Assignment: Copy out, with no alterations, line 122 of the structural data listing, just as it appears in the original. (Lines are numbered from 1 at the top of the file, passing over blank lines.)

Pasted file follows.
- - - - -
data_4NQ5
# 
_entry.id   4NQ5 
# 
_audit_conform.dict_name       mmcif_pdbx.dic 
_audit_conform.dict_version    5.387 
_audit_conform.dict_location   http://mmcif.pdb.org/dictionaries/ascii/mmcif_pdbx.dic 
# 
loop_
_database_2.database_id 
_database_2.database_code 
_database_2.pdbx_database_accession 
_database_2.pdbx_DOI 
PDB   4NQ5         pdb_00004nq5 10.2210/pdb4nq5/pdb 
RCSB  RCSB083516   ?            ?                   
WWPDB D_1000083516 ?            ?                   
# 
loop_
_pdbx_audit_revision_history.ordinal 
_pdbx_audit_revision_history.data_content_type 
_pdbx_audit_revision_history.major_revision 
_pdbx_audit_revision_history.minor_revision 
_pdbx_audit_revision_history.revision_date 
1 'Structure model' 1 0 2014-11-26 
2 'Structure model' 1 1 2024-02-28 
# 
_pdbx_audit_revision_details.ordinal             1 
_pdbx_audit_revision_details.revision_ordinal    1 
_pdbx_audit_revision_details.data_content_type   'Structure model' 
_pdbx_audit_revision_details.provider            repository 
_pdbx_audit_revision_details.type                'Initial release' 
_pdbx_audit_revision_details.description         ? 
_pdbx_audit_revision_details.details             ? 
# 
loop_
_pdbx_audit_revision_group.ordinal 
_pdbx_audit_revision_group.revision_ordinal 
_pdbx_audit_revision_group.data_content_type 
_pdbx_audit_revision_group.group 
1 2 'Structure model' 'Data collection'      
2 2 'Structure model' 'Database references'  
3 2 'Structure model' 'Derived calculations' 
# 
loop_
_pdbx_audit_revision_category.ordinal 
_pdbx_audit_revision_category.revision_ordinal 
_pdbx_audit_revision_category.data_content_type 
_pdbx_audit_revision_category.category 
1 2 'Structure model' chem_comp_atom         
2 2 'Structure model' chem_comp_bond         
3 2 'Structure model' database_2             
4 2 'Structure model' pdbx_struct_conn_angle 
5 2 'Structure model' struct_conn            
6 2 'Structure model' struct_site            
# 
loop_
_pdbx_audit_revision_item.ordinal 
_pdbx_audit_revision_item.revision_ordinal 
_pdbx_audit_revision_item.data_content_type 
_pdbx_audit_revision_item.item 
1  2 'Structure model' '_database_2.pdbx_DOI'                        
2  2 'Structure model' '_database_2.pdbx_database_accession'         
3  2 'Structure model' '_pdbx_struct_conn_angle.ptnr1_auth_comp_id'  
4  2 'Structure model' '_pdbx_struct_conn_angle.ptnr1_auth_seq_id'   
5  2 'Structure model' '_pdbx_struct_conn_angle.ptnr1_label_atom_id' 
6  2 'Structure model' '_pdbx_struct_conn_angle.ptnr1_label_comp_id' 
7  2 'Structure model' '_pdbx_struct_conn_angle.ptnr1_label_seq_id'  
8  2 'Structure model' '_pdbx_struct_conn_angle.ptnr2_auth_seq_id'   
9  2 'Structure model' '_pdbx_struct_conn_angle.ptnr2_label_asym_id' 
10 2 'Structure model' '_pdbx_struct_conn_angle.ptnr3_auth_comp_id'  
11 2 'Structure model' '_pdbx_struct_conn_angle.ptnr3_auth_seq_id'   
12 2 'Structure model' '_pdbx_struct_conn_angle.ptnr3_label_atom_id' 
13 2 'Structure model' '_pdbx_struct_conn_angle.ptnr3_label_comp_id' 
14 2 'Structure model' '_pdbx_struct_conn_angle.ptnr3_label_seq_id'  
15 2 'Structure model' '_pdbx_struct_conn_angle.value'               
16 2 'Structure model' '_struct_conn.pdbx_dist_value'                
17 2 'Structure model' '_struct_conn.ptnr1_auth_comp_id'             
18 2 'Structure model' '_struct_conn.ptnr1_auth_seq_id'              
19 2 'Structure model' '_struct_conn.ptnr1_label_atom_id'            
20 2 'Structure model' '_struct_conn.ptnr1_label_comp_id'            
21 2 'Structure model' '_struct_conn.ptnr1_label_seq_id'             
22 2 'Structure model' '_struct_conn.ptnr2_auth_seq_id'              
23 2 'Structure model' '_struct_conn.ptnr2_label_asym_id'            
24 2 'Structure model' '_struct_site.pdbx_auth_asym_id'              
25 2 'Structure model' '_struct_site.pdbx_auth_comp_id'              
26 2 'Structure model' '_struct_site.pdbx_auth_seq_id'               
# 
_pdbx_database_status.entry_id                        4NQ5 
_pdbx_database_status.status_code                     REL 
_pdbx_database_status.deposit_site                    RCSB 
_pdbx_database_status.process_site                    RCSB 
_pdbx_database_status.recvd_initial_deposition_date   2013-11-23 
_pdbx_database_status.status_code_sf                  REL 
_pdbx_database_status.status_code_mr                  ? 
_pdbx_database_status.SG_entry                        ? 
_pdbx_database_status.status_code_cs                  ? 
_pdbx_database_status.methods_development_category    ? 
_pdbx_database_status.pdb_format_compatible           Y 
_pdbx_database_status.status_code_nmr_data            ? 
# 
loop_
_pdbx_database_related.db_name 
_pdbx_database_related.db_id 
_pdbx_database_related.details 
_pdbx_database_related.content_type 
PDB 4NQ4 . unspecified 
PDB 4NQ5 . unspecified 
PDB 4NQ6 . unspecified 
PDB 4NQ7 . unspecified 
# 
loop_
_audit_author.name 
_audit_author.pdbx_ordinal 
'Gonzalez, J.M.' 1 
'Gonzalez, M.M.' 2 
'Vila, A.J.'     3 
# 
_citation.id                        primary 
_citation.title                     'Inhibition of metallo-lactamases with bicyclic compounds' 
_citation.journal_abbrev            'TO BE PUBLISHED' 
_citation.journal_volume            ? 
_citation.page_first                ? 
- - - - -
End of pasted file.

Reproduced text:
_citation.page_first                ? 